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Ware, Glynn close school campuses Wednesday as Southeast Georgia readies for Elsa

Ware County Emergency Management is calling Elsa a rain event. Officials said the grounds are already saturated and they expect to see downed trees and power lines. Ware County is currently under a flood watch.
Ware County Emergency Management is calling Elsa a rain event. Officials said the grounds are already saturated and they expect to see downed trees and power lines. Ware County is currently under a flood watch.

WARE COUNTY, Ga. – Ware County Emergency Management is calling Elsa a rain event. Officials said the grounds are already saturated and they expect to see downed trees and power lines. Ware County is currently under a flood watch.

Nancy Temple lives on Virginia Avenue in Waycross. She took News4Jax into her backyard where the water already sits at her ankles and she knows it’ll only get worse.

“This is just from the little bit of rain we’ve had from the last couple days,” said Temple. “My backyard always floods. It’s ankle deep. It all depends on the rain and could be deeper.”

With Elsa potentially bringing 6 inches of rain in some areas, Temple is concerned for her family and community.

“When it rains a lot, the canal floods and people can’t get out down there,” said Temple. “The school bus can’t get down there.”

Waycross Fire Department Chief David Eddins told News4Jax that storm drains were being cleared out, but did not say exactly how many. He said his crews, as well as city police, are on standby mode watching the latest developments of Elsa. Eddins is encouraging residents to take care of their pets and to secure outdoor items.

“My yard is usually underwater,” said Terry Strickland, a Ware County resident. “The ditches don’t flow right. It’s over your ankles.”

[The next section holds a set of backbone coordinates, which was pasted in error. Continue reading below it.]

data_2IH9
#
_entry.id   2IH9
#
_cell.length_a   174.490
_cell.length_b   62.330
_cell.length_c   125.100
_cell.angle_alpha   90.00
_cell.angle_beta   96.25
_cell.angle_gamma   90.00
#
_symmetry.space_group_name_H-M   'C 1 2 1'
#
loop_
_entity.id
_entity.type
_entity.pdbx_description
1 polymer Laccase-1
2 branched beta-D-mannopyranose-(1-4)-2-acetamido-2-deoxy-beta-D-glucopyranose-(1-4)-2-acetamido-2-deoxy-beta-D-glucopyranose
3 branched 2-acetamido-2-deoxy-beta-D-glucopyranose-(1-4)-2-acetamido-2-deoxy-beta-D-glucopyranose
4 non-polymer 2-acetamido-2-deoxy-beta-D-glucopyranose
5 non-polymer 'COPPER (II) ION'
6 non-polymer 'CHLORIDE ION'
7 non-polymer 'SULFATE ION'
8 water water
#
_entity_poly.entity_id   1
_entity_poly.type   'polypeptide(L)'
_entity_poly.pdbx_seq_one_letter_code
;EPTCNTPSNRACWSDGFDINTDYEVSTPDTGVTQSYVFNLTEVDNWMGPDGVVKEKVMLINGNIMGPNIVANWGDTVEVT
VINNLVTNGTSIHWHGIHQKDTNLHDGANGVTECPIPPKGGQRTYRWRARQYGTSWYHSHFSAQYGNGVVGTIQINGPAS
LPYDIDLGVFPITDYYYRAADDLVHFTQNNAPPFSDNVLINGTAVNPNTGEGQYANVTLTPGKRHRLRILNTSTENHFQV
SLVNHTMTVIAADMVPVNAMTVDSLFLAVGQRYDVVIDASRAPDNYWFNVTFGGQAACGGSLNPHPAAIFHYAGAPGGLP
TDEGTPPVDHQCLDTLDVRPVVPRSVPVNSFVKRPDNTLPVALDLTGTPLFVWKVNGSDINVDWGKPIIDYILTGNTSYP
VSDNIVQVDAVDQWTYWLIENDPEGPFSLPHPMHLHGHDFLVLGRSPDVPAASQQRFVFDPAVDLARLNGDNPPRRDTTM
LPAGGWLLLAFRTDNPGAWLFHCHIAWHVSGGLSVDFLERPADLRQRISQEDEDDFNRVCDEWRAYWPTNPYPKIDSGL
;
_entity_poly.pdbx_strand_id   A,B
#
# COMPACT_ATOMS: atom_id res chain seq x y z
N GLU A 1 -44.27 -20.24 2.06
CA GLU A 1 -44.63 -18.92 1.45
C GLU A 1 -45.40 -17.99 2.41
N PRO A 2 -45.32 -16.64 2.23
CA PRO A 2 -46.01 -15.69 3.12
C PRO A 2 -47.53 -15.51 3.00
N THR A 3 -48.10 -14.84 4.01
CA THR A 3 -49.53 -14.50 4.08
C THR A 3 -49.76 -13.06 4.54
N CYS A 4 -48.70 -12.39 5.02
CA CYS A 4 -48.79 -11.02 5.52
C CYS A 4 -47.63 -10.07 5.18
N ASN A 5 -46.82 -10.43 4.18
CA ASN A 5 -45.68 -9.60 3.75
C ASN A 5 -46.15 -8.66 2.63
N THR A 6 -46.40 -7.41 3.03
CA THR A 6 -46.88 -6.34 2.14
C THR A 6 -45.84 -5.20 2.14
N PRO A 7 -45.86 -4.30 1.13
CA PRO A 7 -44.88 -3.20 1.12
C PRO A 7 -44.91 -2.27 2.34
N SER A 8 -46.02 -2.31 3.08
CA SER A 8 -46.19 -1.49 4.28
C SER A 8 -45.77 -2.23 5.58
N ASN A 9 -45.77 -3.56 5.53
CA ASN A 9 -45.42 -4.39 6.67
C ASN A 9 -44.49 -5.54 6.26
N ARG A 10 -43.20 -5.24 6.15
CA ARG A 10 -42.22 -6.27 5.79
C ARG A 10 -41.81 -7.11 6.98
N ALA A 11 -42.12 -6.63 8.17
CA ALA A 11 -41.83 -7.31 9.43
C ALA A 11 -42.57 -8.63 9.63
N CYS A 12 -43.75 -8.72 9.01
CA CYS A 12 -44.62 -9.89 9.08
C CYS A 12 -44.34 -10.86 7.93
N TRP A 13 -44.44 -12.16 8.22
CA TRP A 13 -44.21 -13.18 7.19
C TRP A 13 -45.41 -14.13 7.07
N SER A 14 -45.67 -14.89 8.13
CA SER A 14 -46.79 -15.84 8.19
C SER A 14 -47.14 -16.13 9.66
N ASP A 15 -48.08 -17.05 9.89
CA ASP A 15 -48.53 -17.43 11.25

Ware County Emergency Management Director Jonathan Daniel said there are 450 miles of dirt roads in Ware County and public works personnel have been out clearing the storm drains. Dirt roads often become impassable with storms.

In Camden County, officials say they are monitoring Elsa’s movement and are telling citizens to use precaution in areas that may see heavy rain. No evacuation plans and no sandbagging set ups have been announced.

Glynn County

Glynn County and partners are monitoring the track of Elsa as it nears the western coast of Florida.

At this time, the only cancellations and closures for Wednesday include summer programs at all Glynn County Public Schools, Jekyll Island outdoor activities, Glynn County public pools and Glynn County Magistrate Court-Citation Court. Glynn County and the City of Brunswick have no plans to close offices at this time.

There are also no plans to close either the F.J. Torras Causeway or the Sidney Lanier Bridge at this time. If high winds are sustained, the Georgia Department of Transportation will make the decision for any closures.

Use this as a reminder to continue to prepare for hurricane season.

  • Finalize your disaster kit.
  • Ensure you have at least 3 days of water and non-perishable foods.
  • Ensure you have extra medications and medical supplies.
  • If your medication requires refrigeration, ensure you have a plan in place should you lose power for an extended period of time.
  • Make sure all information in your family communication plan is up to date and everyone knows the plan.
  • Make provisions for your pet. Make sure they are inside, out of the elements, and have plenty of food and water.
  • Flooding is possible in low lying areas; Turn Around Don’t Drown!

The county will continue to monitor conditions and provide updates as needed. Remember to limit travel during the peak hours of the storm. Updates will be available at www.glynncounty.org. We advise the public to use the latest forecast models from the National Weather Service Jacksonville.

Ware schools closed

All Ware County Schools offices and campuses will be closed Wednesday because of the threat of Elsa, the district announced Tuesday.

All athletic events and practices scheduled for Wednesday have also been canceled.